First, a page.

Real Madrid’s Toni Kroos in total control mode to expose Liverpool’s soft centre
With 35 minutes gone at the Estadio Alfredo di Stéfano, Toni Kroos was yet to misplace a pass, or indeed, break into a jog. He looked fresh. He looked unhurried. At times he seemed to be carrying his own respectful green space around the pitch with him, ringed by discrete royal protection, like Edward VIII having a game of golf.
With 36 minutes gone Kroos finally missed his mark. Unfortunately for Liverpool his diagonal pass was met with a terrible defensive header by Trent Alexander-Arnold, and the ball nodded straight to Marco Asensio, who bundled it past Alisson to put Madrid 2-0 up on the night.
And in that first half Liverpool didn’t just invite Kroos to toy with their backline, they beseeched him, implored him, came on bended knee carrying vellum-bound instructions, the midfield bowing and scraping its way back out of the room as Kroos stirred in his sedan chair.
By half-time Kroos had done nothing but pass. No tackles, no dribbles, no headers. Instead he just ran the game, swirling that luminous white leather orb through the empty skies, hanging it up there, fizzing it, fading it, transforming the same ball everyone else was using into a malevolent thing imbued with its own weird intelligence.
And yes, Kroos will do this to you. It’s really not a secret. Nine minutes before the Asensio goal he produced a sublime long pass to create the opener for Vinícius Júnior – but this time it was almost too cinematic, angling his foot to get elevation and dip, but launched under absolutely no pressure at all. Kroos had so much time he might have wondered if the game had stopped, perhaps taken a minute to check with the referee the clock was still running. Vinícius, also given a free run, waited for the ball to drop before clipping it into the far corner.
Liverpool did wake up after half-time. Roused by Jürgen Klopp, they were more aggressive, less fretful on the ball. They looked like what they are – a match for Madrid when they play without that weird sheen of respectful anxiety. Mo Salah scored a significant away goal, made by his own speed and hustle. But by then this game was already running one way.
In the buildup there had been suggestions Liverpool’s “running power” would be too much for this ageing Madrid team. The talk after Arsenal – yes, Arsenal: there is a clue here – was optimistic.
Here they were faced with a midfield made up of the ageing midfield-witch Luka Modric and Kroos, who lets the ball do the running, walking, standing and pretty much everything else in between. The thing is, though, this wasn’t Arsenal.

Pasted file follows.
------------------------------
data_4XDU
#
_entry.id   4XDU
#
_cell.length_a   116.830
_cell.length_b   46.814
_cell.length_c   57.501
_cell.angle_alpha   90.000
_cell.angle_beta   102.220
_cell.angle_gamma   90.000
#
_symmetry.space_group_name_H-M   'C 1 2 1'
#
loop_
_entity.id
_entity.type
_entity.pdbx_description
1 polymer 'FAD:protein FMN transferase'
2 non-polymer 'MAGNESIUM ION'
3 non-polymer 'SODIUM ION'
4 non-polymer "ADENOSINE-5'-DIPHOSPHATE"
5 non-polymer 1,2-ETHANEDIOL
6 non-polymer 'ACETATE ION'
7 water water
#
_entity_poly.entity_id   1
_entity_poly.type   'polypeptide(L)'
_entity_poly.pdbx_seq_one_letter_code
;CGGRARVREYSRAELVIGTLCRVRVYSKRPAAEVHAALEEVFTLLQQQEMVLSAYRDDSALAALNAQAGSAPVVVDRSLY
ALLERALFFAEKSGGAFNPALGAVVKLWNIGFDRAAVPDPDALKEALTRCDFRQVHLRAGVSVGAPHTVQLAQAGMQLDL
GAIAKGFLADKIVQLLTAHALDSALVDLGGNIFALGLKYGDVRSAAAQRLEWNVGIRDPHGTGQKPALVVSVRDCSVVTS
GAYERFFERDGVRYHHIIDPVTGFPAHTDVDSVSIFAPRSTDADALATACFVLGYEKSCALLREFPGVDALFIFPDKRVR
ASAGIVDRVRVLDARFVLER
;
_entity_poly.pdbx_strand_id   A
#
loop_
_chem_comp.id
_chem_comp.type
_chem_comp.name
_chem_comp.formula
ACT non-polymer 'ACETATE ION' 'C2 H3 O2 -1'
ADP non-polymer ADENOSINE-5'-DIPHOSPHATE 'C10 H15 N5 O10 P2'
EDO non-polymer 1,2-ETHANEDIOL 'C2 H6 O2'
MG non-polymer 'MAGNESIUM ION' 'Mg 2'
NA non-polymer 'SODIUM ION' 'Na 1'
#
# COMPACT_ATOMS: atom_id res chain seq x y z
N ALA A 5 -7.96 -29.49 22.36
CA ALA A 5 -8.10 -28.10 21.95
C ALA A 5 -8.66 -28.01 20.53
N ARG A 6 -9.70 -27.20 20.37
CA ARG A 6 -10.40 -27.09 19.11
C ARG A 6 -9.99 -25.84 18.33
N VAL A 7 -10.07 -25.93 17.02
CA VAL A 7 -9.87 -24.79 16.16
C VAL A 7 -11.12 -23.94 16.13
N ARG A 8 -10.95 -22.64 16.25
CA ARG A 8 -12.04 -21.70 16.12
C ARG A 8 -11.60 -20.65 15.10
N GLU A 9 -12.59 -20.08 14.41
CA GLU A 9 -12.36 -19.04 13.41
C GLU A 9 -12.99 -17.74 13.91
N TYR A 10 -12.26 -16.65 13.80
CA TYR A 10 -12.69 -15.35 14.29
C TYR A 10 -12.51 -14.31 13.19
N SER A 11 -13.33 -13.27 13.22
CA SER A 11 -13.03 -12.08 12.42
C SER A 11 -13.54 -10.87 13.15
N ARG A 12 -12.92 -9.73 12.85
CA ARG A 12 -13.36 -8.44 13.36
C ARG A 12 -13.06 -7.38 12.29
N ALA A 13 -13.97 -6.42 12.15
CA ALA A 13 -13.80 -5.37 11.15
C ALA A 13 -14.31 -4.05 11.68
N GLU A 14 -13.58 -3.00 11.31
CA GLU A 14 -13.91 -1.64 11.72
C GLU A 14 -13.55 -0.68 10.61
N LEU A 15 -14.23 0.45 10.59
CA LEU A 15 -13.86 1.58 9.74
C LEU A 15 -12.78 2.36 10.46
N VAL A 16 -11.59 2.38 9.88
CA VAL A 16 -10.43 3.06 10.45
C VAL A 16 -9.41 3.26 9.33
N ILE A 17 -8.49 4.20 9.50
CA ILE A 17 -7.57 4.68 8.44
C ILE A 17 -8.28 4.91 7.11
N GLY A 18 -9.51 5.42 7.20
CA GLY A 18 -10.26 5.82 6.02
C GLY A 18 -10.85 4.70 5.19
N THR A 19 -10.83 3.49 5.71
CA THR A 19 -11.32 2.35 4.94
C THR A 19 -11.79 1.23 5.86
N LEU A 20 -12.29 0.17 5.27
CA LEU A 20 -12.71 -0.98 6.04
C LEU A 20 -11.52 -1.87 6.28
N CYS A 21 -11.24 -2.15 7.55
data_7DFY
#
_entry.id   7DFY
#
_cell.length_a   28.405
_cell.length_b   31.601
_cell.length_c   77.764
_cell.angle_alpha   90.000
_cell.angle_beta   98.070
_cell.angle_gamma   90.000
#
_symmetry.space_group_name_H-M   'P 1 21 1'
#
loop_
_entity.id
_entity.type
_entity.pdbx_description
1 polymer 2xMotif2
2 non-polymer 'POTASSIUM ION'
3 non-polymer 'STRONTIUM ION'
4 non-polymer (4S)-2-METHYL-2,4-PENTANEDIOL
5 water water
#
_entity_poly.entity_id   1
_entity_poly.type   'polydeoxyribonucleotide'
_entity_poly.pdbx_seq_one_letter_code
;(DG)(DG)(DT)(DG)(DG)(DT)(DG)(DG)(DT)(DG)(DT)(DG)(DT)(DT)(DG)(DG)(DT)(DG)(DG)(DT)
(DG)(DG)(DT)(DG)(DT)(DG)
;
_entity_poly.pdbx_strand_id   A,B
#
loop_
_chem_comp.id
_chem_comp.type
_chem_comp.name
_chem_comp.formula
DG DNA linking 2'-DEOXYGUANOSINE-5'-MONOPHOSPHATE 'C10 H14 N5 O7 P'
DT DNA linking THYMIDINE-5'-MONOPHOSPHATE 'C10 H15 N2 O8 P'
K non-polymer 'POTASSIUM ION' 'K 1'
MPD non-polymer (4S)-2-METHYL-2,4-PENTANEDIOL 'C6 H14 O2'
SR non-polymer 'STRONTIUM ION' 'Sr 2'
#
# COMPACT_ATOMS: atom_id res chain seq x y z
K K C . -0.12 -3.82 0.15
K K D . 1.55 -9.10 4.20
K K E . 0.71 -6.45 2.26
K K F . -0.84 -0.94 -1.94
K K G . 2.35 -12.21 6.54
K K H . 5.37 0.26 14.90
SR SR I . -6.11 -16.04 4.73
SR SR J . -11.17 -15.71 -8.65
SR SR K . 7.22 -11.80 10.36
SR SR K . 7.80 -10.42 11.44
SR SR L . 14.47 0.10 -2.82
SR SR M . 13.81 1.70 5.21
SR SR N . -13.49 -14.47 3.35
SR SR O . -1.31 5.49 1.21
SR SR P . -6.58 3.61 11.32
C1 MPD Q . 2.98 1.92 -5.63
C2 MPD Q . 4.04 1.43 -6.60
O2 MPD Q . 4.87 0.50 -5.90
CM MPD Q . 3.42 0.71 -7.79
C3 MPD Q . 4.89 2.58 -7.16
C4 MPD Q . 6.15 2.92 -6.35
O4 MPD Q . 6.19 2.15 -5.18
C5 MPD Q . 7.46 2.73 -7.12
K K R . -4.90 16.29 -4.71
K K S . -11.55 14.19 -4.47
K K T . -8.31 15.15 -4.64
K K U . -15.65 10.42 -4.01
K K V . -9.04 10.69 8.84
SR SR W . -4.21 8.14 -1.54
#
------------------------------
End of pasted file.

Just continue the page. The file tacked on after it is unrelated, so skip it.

Instead Liverpool looked horribly open from the first minute. Zinedine Zidane is often cast as an overlord rather than a tactician. But he had enough here for this intransigent, fixed-gear Liverpool team, as time and again his midfielders looked for those spaces in behind the full-backs. Andy Robertson and Alexander-Arnold surged forward gamely from the start. Where was the old swarming midfield cover? Gini Wijnaldum spent the first half chasing ghosts. Naby Keïta was a star-struck tourist.
When Liverpool play this way – like a bad Liverpool, Liverpool with the throttle closed – it is hard to think of a more perfect opponent for Kroos, who has spent the last decade in his own Star Trek-style exploration of space, chiefly the space behind your full-backs. Those spaces are his muse. That’s his talent, his career, right there. The first half alone brought five accurate diagonal long passes and three crosses. Give him time, let him look up and fix his coordinates and he will sink your battleship.
The questions kept bubbling up. Had Klopp not warned his men about the spaces behind, or simply turned their eyes on the spaces in front? How does a team whose defending quality is heat and pressure become so slack, so lukewarm? How does a team built on heavy metal energy – always a line, but still – become this cowed in the presence of some white shirts on a training pitch? Deprived of Jordan Henderson and Virgil van Dijk, Liverpool seemed to have no grown-ups on the pitch at all.
Vinícius made it 3-1 on 65 minutes, helped by an unfortunate error from Alisson. The game settled into a more even balance after that brief spurt of energy, although Madrid always looked to have control. With an entire second leg to come, Liverpool are very capable of winning this tie. But whatever the score at Anfield this was a chance missed, a high-class opponent given too much time and space, allowed to measure this game out in unhurried passes.
With Raphaël Varane and Sergio Ramos out there was always a tender spot at the heart of these Meringues. The thing is, you’ve got to get near them first, and right from the off Liverpool looked startled, sleepy, half-cut.
They had no time, no space to hold the ball as Madrid pressed hard on Wijnaldum and Fabinho. At one point Liverpool’s full-backs were reduced to pinging hasty cross-field passes just to find some space to breathe. This was a seasoned old champion team playing without fear and finding hesitation in return.
There is still time for Liverpool to alter the energy in this tie, to assert their own game of sprints. But this was a lesson in craft from Kroos.